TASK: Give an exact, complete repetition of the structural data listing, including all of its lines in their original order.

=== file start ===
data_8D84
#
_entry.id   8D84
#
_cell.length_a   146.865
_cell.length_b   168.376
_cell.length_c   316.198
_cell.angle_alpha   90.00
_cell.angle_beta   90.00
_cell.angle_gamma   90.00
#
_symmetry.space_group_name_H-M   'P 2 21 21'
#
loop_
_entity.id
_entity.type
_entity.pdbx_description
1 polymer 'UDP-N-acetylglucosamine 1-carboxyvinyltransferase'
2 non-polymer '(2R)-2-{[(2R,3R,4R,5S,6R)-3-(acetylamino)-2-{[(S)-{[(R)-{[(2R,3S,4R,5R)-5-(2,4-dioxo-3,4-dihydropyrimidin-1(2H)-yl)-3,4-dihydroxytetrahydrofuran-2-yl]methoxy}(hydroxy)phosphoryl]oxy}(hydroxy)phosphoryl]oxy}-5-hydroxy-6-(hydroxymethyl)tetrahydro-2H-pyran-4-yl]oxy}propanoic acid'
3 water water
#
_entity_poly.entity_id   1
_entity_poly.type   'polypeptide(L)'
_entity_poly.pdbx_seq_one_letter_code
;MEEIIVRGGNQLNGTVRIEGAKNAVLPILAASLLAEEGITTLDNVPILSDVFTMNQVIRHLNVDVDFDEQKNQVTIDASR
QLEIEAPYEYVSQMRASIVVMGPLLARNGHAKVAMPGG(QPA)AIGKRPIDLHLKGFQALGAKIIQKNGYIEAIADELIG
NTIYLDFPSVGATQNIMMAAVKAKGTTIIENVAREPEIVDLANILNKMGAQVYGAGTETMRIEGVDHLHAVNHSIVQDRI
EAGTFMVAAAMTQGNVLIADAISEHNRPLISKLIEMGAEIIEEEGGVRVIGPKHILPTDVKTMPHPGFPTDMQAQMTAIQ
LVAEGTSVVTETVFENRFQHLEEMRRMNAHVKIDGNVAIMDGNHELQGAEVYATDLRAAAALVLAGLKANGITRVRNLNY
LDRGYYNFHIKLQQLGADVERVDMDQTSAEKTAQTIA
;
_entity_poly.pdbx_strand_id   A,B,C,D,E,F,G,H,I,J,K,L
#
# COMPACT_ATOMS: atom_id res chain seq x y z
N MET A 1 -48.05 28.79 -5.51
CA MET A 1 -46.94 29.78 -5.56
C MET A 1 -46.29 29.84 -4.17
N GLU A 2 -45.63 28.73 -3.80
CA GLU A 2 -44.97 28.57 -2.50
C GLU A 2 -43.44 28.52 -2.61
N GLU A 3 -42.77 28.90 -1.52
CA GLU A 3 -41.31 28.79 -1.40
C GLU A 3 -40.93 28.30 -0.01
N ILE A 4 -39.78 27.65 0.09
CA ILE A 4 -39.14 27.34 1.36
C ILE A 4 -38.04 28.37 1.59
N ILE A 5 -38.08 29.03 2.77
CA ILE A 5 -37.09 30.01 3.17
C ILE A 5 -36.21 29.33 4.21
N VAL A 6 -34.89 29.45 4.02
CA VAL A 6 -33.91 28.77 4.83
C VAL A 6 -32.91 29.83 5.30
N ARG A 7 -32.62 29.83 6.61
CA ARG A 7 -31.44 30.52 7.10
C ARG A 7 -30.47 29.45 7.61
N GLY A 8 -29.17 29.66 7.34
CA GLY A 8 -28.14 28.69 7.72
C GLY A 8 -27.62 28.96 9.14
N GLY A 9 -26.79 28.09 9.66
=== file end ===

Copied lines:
data_8D84
#
_entry.id   8D84
#
_cell.length_a   146.865
_cell.length_b   168.376
_cell.length_c   316.198
_cell.angle_alpha   90.00
_cell.angle_beta   90.00
_cell.angle_gamma   90.00
#
_symmetry.space_group_name_H-M   'P 2 21 21'
#
loop_
_entity.id
_entity.type
_entity.pdbx_description
1 polymer 'UDP-N-acetylglucosamine 1-carboxyvinyltransferase'
2 non-polymer '(2R)-2-{[(2R,3R,4R,5S,6R)-3-(acetylamino)-2-{[(S)-{[(R)-{[(2R,3S,4R,5R)-5-(2,4-dioxo-3,4-dihydropyrimidin-1(2H)-yl)-3,4-dihydroxytetrahydrofuran-2-yl]methoxy}(hydroxy)phosphoryl]oxy}(hydroxy)phosphoryl]oxy}-5-hydroxy-6-(hydroxymethyl)tetrahydro-2H-pyran-4-yl]oxy}propanoic acid'
3 water water
#
_entity_poly.entity_id   1
_entity_poly.type   'polypeptide(L)'
_entity_poly.pdbx_seq_one_letter_code
;MEEIIVRGGNQLNGTVRIEGAKNAVLPILAASLLAEEGITTLDNVPILSDVFTMNQVIRHLNVDVDFDEQKNQVTIDASR
QLEIEAPYEYVSQMRASIVVMGPLLARNGHAKVAMPGG(QPA)AIGKRPIDLHLKGFQALGAKIIQKNGYIEAIADELIG
NTIYLDFPSVGATQNIMMAAVKAKGTTIIENVAREPEIVDLANILNKMGAQVYGAGTETMRIEGVDHLHAVNHSIVQDRI
EAGTFMVAAAMTQGNVLIADAISEHNRPLISKLIEMGAEIIEEEGGVRVIGPKHILPTDVKTMPHPGFPTDMQAQMTAIQ
LVAEGTSVVTETVFENRFQHLEEMRRMNAHVKIDGNVAIMDGNHELQGAEVYATDLRAAAALVLAGLKANGITRVRNLNY
LDRGYYNFHIKLQQLGADVERVDMDQTSAEKTAQTIA
;
_entity_poly.pdbx_strand_id   A,B,C,D,E,F,G,H,I,J,K,L
#
# COMPACT_ATOMS: atom_id res chain seq x y z
N MET A 1 -48.05 28.79 -5.51
CA MET A 1 -46.94 29.78 -5.56
C MET A 1 -46.29 29.84 -4.17
N GLU A 2 -45.63 28.73 -3.80
CA GLU A 2 -44.97 28.57 -2.50
C GLU A 2 -43.44 28.52 -2.61
N GLU A 3 -42.77 28.90 -1.52
CA GLU A 3 -41.31 28.79 -1.40
C GLU A 3 -40.93 28.30 -0.01
N ILE A 4 -39.78 27.65 0.09
CA ILE A 4 -39.14 27.34 1.36
C ILE A 4 -38.04 28.37 1.59
N ILE A 5 -38.08 29.03 2.77
CA ILE A 5 -37.09 30.01 3.17
C ILE A 5 -36.21 29.33 4.21
N VAL A 6 -34.89 29.45 4.02
CA VAL A 6 -33.91 28.77 4.83
C VAL A 6 -32.91 29.83 5.30
N ARG A 7 -32.62 29.83 6.61
CA ARG A 7 -31.44 30.52 7.10
C ARG A 7 -30.47 29.45 7.61
N GLY A 8 -29.17 29.66 7.34
CA GLY A 8 -28.14 28.69 7.72
C GLY A 8 -27.62 28.96 9.14
N GLY A 9 -26.79 28.09 9.66